www.rdmag.com December 2013 R&DMagazine 61
are directly tied to developing new, market-leading chemicals and
materials for which higher margins can be achieved.
The factors driving R&D are distinctly different across different
types of firms. Large, multinational firms such as DuPont, Dow,
BASF and Bayer hold industry-leading positions, both within key
materials and in product applications across industries and markets.
These firms’ R&D agendas are driven primarily internally, with
emphasis on developing materials to meet future applications. There
also are key material-product dedicated firms such as Goodyear’s
rubber/tire research where the material application defines both
the R&D and the market. The industry also has a large number of
smaller, material specific firms whose R&D is driven by extensions
of their proprietary materials, and by key customer demand.
Lower-cost raw materials have dampened, but definitely not eliminated, continued R&D into the use of biomass feedstocks and the
production of bioplastics. Research has increasingly focused on
materials and applications where the “green” context adds value to
support the potentially higher cost of biomass-based material.
Throughout much of the chemical and advanced materials industry
“cost” is an overarching driver, as both material substitution and
global competition, in what are often commodity products, requires
firms to drive production costs to the lowest level possible. R&D
costs are also included in these budget equations, and 46% of industry survey respondents believe increasing R&D costs are becoming a significant issue and budget strains are making it difficult to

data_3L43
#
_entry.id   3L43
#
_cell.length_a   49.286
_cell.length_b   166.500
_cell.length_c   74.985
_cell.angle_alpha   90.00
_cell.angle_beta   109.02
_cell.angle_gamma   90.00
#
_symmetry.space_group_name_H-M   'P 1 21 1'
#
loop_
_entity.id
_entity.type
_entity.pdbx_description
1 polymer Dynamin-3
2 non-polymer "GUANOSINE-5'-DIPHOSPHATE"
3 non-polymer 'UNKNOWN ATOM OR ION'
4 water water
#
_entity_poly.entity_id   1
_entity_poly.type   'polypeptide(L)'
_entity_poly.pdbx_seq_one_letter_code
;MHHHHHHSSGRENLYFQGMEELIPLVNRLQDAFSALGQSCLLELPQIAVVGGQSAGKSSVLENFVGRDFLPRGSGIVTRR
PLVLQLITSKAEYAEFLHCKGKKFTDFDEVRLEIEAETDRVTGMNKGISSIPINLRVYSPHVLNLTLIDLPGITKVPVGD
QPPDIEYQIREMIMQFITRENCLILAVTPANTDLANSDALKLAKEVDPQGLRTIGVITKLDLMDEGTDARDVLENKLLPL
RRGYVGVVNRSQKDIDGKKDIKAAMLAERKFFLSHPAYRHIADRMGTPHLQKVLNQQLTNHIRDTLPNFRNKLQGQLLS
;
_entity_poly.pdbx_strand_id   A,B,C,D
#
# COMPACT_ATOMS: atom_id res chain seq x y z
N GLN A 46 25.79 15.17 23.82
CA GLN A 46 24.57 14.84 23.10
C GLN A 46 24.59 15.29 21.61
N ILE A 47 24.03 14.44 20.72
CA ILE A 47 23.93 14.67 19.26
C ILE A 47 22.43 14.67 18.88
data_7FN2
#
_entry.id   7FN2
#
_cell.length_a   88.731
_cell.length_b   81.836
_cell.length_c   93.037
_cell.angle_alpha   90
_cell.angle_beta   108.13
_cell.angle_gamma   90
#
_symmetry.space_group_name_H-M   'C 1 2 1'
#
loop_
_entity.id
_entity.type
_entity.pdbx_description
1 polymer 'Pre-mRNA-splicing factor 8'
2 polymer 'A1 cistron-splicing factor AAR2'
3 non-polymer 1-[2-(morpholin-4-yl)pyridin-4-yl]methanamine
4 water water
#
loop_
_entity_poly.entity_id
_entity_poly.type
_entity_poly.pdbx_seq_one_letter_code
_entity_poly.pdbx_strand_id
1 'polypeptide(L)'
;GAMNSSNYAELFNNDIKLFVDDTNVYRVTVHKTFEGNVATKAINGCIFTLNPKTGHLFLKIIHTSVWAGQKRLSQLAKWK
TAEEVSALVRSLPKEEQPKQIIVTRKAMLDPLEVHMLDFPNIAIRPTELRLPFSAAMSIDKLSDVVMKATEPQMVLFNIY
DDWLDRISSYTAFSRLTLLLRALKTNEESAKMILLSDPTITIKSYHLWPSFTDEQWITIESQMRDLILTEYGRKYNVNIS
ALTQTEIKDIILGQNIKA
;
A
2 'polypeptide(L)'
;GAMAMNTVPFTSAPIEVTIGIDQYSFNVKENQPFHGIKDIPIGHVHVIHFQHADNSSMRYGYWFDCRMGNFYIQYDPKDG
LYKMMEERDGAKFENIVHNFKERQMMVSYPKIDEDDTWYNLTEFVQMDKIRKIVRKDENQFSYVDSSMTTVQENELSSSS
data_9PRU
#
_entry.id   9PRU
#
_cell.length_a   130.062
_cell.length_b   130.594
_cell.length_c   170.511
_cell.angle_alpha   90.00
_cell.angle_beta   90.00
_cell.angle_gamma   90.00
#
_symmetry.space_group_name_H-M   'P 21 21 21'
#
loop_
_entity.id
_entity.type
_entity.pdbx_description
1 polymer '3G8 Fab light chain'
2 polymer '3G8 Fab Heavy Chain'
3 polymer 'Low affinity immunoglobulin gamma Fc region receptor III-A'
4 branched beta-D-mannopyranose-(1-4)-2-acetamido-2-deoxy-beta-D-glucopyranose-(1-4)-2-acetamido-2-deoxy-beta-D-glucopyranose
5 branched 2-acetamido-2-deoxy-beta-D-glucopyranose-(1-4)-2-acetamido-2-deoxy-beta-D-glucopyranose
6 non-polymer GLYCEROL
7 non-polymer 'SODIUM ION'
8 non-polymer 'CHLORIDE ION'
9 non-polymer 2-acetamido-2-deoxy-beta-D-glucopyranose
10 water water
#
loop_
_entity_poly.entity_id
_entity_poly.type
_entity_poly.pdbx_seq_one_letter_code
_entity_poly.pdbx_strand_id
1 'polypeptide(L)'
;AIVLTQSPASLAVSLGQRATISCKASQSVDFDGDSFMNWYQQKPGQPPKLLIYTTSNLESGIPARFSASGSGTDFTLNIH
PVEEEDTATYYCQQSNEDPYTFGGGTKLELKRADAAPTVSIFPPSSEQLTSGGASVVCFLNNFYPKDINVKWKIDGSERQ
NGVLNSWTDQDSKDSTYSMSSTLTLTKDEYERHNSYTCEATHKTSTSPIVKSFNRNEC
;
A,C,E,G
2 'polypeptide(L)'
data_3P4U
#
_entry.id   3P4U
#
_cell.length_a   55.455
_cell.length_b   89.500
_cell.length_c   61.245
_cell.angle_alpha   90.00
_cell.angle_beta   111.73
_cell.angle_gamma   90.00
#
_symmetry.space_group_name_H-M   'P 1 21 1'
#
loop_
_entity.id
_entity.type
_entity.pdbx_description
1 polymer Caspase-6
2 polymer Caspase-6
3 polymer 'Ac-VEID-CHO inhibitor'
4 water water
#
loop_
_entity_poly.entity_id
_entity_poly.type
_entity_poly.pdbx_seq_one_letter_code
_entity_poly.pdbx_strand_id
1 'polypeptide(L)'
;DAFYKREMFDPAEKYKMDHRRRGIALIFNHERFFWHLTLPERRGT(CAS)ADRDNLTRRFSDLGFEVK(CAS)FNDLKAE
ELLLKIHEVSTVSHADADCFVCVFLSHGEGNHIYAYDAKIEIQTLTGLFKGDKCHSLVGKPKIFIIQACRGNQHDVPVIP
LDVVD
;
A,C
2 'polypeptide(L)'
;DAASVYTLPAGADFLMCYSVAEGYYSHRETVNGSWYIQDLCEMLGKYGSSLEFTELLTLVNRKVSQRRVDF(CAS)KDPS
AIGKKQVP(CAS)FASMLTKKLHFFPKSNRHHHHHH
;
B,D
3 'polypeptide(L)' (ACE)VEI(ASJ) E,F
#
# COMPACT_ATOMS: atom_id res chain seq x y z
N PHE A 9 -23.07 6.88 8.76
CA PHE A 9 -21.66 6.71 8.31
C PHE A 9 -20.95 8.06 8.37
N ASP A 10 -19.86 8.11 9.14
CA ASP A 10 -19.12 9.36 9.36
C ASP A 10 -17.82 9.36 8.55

accomplish R&D goals.
Changing Technology Landscape
New technology development within the chemicals and advanced
materials industry is largely approached through in-house development activities (76%), supplemented to a lesser extent by both
industrial and academic collaborations.
Nanomaterials, a key focus of chemical and advanced materials
R&D, are expected to be even more important over the next three
years, with 80% of survey respondents citing nanomaterials as a key
area of technology development (a substantial increase from 67%
of the respondents in our previous survey). Similarly, biomaterials
will continue to grow in importance as a focus of R&D, with 56%
of this year’s industry respondents believing biomaterials research
will be a key development area, compared to just 38% two years ago.
Composite materials development provides a good example of
the unique market position of the chemical and advanced materials industry. Among chemical and advanced materials respondents
composites were viewed as the third most important future technology development area, cited by 47% of the industry respondents.
Among aerospace and defense respondents, composite materials
were cited by 50% of respondents as a key area for development.
Sources of Innovation
Chem & Adv Mat’ls sector All Industry Respondents
0% 60% 80% 100% 40% 20%
The diverse nature of the global chemicals and advanced materials R&D is
reflected in the chart. The largest U.S.
firm, DuPont, though currently smaller
than both Bayer and BASF, has been
growing at an annual average rate
nearing 15% over the past two years.
Beyond DuPont, the remaining Top 5
U.S. firms all have experienced growth
over the last two years. At around
8% of sales, Bayer has the highest
R&D intensity among large chemical
Corporate leaders in
chemical & materials R&D
2% 4% 6% 8%
2012 Corporate R&D Intensity
Top 5 Non-U.S. Firms
Top 5 U.S. Firms
Size of Ball Re;ects Amount in US$ of R&D Expenditure
Source: Battelle/R&D Magazine, Schonfeld & Associates, European Commission-JRC/EIRI